The Assembly has therefore a duty, that of receiving or putting away. Its decisions are ratified in heaven. Its judicial authority has its source entirely in the fact that the Lord is in the midst and that it also possesses the guidance of the Holy Spirit. It is very important to notice that the twentieth verse, "there am I in the midst of them," refers equally to verse 18 as to verse 19, of which we shall speak later. The power remains, were it only in the midst of two or three gathered to His name on the ground of the Assembly, because He is there personally.

The Assembly Meeting.

We have just seen what the Assembly is, and also a local Assembly according to the Word. We can now reply to the question which forms the title of our paper. But first let us say what a meeting of the Assembly is not.

Christians may gather for a useful and blessed purpose without being gathered on the ground of the Assembly. A father may gather his family, a master his household, a brother young people to meditate on the Word or study the Scriptures. Elder brethren may assemble for the same end. A brother, gifted of the Lord as an evangelist or teacher, may exercise his ministry before an audience convoked to this end, whether it be in the meeting-room of the Assembly or elsewhere; this same brother may have it on his heart to expound a subject or a portion of the Word consecutively in a series of lectures; and with the consent of the Assembly; these meetings might perhaps take place during the week on the ordinary meeting day. The Assembly would attend these addresses, of which the responsibility rests upon him who exercises his gift; it would profit by them; there would be light granted, effects produced by the Holy Spirit on the conscience; he who thought he did not need such help would suffer loss; but none of the cases that we have just enumerated are Assembly meetings.

An Assembly meeting is gathered according to the principle of the Assembly as such. "When ye come together in the church," says the apostle to the Corinthians (1 Cor. 11:18). Further, the Assembly, actually gathered around the Lord Who is in the midst of it, is entirely dependent on Him and on the Holy Spirit acting in its midst. When the redeemed understand what the Assembly, the Church, is for the heart of Christ and in the eyes of God, they naturally seek to realize this immense blessing, and have the joy of finding the Lord personally present in the midst of them, according to His promise. This presence is not bodily, as when He stood in the midst of His disciples after His resurrection, but it is none the less real. It is a personal and spiritual presence. Observe that although His own are gathered "to His name" (Matt. 18:20), His presence is personal. He says, "There am I in the midst of them," and also, "In the midst of the congregation will I praise Thee" (Ps. 22:22). He does not say, "My Spirit is there," "My Spirit will praise Thee" "My redeemed will praise Thee by the Spirit" — all of which are true — but "I am there," "I will praise Thee," which goes much further.

The mere number is not of importance. His presence is the same; be they three thousand, as at the beginning, or three as in a time of ruin. His presence in the midst of His own constitutes the altogether peculiar blessing of an Assembly meeting.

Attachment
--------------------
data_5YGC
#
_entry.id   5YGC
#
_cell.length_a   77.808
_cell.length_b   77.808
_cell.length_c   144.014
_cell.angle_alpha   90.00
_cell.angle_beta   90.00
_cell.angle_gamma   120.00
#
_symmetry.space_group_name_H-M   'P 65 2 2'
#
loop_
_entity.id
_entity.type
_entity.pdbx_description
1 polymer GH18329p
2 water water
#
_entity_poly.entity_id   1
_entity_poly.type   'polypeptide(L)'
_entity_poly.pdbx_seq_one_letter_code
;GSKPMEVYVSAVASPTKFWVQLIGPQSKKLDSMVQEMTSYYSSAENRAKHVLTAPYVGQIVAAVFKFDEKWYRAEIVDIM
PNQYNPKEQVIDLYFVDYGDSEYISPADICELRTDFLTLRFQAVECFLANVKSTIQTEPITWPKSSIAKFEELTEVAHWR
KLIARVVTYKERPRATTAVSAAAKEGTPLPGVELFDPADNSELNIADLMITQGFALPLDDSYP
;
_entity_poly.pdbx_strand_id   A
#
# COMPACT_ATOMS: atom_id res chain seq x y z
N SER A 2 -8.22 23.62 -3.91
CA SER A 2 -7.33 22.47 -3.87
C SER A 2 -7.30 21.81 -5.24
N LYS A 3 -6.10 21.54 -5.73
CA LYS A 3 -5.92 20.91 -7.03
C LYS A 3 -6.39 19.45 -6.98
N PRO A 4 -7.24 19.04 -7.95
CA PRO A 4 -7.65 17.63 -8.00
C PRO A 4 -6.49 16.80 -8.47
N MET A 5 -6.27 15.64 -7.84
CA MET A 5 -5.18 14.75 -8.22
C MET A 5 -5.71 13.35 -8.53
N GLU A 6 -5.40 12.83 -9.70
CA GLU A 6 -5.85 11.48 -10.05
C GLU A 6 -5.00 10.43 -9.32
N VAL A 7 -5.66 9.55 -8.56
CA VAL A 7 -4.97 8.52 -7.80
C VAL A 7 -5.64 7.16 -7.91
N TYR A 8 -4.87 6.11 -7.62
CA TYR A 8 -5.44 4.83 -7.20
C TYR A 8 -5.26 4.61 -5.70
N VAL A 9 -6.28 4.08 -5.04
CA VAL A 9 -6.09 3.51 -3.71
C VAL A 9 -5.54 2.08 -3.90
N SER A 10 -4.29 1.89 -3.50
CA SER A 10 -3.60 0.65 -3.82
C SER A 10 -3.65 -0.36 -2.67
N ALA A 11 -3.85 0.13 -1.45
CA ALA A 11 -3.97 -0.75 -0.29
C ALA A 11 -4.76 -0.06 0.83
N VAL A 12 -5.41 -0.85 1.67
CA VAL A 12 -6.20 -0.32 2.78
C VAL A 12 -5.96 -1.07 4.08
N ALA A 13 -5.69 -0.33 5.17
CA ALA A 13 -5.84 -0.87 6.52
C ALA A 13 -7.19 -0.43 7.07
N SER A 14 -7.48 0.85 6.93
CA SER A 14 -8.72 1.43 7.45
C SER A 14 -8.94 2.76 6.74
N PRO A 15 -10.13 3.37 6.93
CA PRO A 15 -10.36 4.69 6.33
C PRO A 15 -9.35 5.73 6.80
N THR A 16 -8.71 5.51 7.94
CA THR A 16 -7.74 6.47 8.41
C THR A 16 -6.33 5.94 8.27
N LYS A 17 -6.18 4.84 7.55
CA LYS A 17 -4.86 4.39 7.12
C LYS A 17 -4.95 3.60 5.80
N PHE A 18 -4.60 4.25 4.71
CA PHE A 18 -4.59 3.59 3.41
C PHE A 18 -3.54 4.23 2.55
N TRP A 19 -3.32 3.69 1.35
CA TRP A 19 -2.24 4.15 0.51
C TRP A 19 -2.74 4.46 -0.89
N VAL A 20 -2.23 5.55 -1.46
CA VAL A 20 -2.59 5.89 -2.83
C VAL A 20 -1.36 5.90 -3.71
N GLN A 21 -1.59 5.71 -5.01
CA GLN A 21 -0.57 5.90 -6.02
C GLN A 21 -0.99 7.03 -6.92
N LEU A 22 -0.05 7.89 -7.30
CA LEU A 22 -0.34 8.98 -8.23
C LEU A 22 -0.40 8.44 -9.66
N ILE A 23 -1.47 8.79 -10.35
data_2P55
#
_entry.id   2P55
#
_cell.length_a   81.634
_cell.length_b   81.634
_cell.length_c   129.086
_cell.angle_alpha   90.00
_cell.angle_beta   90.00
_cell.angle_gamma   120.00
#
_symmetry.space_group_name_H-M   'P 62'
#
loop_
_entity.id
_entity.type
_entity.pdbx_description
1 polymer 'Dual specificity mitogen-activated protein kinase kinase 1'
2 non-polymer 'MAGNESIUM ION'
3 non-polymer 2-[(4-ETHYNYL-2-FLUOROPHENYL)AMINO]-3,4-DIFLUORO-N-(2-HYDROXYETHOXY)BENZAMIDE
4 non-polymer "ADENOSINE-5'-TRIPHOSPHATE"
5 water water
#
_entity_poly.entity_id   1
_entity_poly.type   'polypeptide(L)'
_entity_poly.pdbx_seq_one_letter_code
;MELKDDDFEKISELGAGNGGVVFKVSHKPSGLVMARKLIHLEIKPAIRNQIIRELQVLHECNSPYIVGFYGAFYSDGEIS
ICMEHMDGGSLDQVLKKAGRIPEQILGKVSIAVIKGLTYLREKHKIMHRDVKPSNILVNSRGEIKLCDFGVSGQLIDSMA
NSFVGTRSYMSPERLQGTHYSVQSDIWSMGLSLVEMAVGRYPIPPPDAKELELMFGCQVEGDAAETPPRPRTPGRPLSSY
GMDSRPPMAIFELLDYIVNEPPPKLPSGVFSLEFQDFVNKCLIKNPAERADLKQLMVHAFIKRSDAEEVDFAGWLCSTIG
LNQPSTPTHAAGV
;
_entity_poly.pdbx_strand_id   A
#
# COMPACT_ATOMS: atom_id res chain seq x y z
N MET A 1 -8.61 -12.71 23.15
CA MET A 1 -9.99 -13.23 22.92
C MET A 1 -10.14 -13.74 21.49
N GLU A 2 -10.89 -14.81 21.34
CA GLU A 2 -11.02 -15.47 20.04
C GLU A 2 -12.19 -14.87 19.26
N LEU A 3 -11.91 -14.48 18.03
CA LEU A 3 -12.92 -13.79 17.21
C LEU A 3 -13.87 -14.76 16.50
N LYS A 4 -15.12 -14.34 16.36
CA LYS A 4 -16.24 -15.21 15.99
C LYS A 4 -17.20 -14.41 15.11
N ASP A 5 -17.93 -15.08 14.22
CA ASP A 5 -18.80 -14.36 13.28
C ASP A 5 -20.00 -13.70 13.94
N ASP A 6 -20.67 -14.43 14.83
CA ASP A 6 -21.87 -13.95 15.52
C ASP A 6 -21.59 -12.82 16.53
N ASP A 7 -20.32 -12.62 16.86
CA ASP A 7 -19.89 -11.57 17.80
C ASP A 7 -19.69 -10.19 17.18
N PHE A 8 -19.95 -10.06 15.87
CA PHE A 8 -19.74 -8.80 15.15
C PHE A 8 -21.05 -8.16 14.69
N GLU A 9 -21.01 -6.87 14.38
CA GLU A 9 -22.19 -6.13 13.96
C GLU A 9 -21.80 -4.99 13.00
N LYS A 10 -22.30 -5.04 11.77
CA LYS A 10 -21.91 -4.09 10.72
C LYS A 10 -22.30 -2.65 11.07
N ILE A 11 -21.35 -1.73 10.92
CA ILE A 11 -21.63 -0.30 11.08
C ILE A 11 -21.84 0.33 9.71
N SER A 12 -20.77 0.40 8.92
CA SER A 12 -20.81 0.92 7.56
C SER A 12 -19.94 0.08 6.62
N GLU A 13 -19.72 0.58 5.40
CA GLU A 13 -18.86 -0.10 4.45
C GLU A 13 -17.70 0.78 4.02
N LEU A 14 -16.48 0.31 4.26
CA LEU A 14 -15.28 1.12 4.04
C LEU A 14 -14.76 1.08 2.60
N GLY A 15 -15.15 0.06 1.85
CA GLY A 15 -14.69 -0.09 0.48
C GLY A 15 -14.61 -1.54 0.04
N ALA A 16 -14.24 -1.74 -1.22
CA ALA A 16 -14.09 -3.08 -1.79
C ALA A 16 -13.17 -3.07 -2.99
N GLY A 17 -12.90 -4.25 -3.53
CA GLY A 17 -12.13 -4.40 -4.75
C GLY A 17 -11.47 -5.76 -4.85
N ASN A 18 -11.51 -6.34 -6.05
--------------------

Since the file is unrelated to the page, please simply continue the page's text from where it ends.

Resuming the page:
This leads us to the different characters which constitute an Assembly meeting.
1. — The first meeting of the Assembly is for worship.
2. — The second meeting of the Assembly is for prayer (Matt. 18:19-20).
3. — The third meeting of the Assembly is an "open meeting."

The Worship Meeting.

The first meeting of the Assembly is for worship.

In a general sense, worship is the collective adoration rendered to God for what He is in Himself — for what He is and has: done on our behalf. Worship is of supreme importance in the eyes of the Father and of the Son. "The hour cometh," said the Lord, "and now is, when the true worshippers shall worship the Father in spirit and in truth: for the Father seeks such to worship Him. God is a Spirit, and they that worship Him must worship Him in spirit and in truth" (John 4:23-24).

Worship is the first thing realized by Christians who have understood what the Assembly is, for it supposes persons united in one body by one Spirit. Worship takes place in the presence of God the Father and around the Lamb. When one takes this place, one thinks of all that the Son is to the Father, and of all that Christ is for God (Rev. 5:9), of the fact that God has been perfectly glorified here below in the life and in the death of Jesus. But all this work, which, as well as its Author, forms the delight of the Father, has been accomplished on our behalf; We are able in a measure to appreciate its extent, because we are the objects thereof. Thanksgiving, then, mingles in worship with adoration of the Father and the Son. The Lord Himself is the centre of worship as regards praise. He Himself has gathered us together; He takes His place in our midst. His personal presence in worship has such importance that without it there can be no praise worthy of the name. He says: "In the midst of the congregation will I praise Thee" (Ps. 22:22). How does He praise? By using the voice of the Assembly as gathered around Himself. It is unquestionable that this can only be by His Spirit and by our mouths, but it is equally true that it is He who praises. Praise is expressed in this psalm towards the God of love Who saves and delivers; but it is Christ Himself Who has been delivered from death. "Thou hast heard Me from the horns of the unicorns." He only can know the extent of this salvation and can celebrate it in an adequate manner. But this deliverance is as much for us as the work which made Jesus to descend into death.